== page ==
Friday , 19 April 2024

Napier: U.S. Stocks to Decline To 6 Times Earnings by 2015 – 2020!

I fully expect to be here in five or six years telling you to buy U.S. stocks at 6 times earnings – at a time when the geopolitical decline of America is on the front page of every newspaper – at a time when you have capital controls – at a time when the government is manipulating the debt market. Words: 713

Lorimer Wilson, editor of, provides below further reformatted and edited excerpts from Russell Napier’s speech* to the CFA Society according to Dan Amoss ( who was in attendence. Napier, an analyst for the brokerage firm CLSA and author of a book entitled “Anatomy of a Bear,” went on to say:

Shiller P/E Ratio
Secular, or long-term, bull markets are best defined as a period of rising valuations while bear markets are the opposite. Near bull market peaks, investors become so optimistic that they pay silly earnings multiples for stocks. A simple way to view a P/E multiple is the “payback period” for the return of the capital you part with in order to buy a stock. The higher the starting PE ratio, the longer the payback period.

The best P/E ratio to use over long stretches of history is based on the work of Yale Professor Robert Shiller, and his now-famous “Shiller P/E ratio”, because it smoothes out the extreme peaks and valleys in earnings, giving a better framework for thinking about future S&P earnings power. The Shiller P/E ratio is calculated as follows: divide the S&P 500 by the average inflation-adjusted earnings from the previous 10 years.

• The mean and median Shiller P/E average since 1880 are both about 16 times earning;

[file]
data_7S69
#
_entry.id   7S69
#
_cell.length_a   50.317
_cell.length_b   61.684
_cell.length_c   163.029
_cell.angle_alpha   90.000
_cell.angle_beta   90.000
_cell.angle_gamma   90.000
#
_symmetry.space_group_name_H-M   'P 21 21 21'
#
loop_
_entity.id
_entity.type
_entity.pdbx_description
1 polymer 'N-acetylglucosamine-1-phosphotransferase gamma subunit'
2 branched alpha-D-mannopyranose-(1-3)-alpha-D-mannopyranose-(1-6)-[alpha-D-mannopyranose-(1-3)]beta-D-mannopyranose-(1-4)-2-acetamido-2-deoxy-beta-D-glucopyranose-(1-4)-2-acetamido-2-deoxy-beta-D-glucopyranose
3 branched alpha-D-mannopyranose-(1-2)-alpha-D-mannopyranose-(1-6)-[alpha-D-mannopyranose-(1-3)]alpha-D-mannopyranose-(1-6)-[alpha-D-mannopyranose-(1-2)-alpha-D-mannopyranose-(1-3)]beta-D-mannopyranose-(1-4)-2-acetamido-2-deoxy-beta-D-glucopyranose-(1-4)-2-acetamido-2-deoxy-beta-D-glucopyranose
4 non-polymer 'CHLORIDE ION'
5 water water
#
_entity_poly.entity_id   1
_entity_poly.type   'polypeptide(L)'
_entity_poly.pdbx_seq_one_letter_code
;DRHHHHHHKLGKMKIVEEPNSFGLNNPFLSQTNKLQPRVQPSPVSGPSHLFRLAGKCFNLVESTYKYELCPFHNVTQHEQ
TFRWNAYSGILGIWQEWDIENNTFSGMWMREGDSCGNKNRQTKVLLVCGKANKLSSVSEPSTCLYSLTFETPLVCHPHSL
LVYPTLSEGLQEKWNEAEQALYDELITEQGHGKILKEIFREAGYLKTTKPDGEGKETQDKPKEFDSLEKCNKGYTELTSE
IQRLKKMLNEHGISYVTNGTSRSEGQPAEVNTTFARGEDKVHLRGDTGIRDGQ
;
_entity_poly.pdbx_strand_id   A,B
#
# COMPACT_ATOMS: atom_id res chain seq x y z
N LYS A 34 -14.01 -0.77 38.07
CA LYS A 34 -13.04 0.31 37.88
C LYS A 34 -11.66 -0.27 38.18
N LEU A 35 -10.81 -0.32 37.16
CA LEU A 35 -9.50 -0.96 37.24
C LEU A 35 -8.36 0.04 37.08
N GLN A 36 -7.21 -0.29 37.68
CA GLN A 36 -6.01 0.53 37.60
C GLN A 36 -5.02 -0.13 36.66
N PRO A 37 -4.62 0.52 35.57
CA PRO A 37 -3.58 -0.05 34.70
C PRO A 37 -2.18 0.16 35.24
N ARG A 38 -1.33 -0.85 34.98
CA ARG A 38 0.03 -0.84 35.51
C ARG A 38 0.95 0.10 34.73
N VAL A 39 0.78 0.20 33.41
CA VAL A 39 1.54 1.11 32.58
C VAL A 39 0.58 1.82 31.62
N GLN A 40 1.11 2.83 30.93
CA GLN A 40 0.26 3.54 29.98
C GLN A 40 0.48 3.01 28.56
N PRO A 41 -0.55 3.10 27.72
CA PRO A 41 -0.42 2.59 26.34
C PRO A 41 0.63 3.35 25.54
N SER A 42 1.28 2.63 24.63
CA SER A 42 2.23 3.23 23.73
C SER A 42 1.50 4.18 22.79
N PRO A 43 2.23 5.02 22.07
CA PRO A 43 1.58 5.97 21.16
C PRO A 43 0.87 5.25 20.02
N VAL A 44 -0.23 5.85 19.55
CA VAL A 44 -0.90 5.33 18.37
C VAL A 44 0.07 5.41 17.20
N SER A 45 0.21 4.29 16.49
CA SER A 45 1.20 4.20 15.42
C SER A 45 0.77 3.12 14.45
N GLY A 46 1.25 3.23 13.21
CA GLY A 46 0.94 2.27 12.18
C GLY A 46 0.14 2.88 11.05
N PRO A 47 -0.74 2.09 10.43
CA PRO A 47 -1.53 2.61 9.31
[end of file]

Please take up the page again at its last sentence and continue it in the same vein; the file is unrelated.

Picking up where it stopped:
• Today, the stock-market trades at about 22 times earnings.
• At the last four major bear market bottoms, in 1921, 1932, 1949, and 1982, the Shiller P/E fell below 10. This is a far cry from bouncing sharply off of 15 – which is what happened at the March 2009 bottom.

How Demographics Affect the Shiller P/E Ratio
Professor Shiller and a few of his graduate students conducted a study to discover a data series that fits closely with the Shiller P/E ratio. The study revealed that demographics heavily determine stock market valuations. It compared the number of 40-year-olds with the number of 20-year-olds through time. If the number of 40-year-olds grows faster than the number of 20-year- olds, valuations rise. If the number of 20-year-old grows faster than the number of 40-year-olds, valuations fall.

In statistics jargon, the “r-squared” of this variable, in explaining valuations, was 0.79. That’s very high, meaning the demographic trends are important in determining long-term stock market returns. Over the next several years, the number of 40-year-olds will decline, due to the lower birth rates between the Baby Boomers and the Boomers’ kids. So the Shiller P/E ratio is very likely to fall.

Bear Market to Worsen
Valuation, however, is the main reason why I expect the bear market to last several more years into the future – probably somewhere in the 2015- 2020 timeframe. I think we’ll get there through some combination of falling stock prices and modest earnings growth.

Rapid earnings growth, along with rising valuations, drove the great 1982-2000 bull market. The sprint up to the 2000 peak was, in hindsight, the biggest stock market bubble in history. History shows that bubbles are nearly always corrected over very long periods. The next decade will surely be especially turbulent, because that’s when markets and politics will sort out what the inevitable train wreck in the U.S. entitlement programs will look like.

Standard of Living Will Decrease
How much will entitlement promises be financed by currency debasement? How much are Baby Boomers willing to sacrifice in terms of medical rationing or higher retirement ages for Social Security? These are the big questions of our time. The one thing that’s certain is that it won’t be painless. Most entitlement recipients expect a standard of living that the welfare state can simply not afford.


Editor’s Note:
– The above article consists of reformatted edited excerpts from the original for the sake of brevity, clarity and to ensure a fast and easy read. The author’s views and conclusions are unaltered.
Permission to reprint in whole or in part is gladly granted, provided full credit is given.
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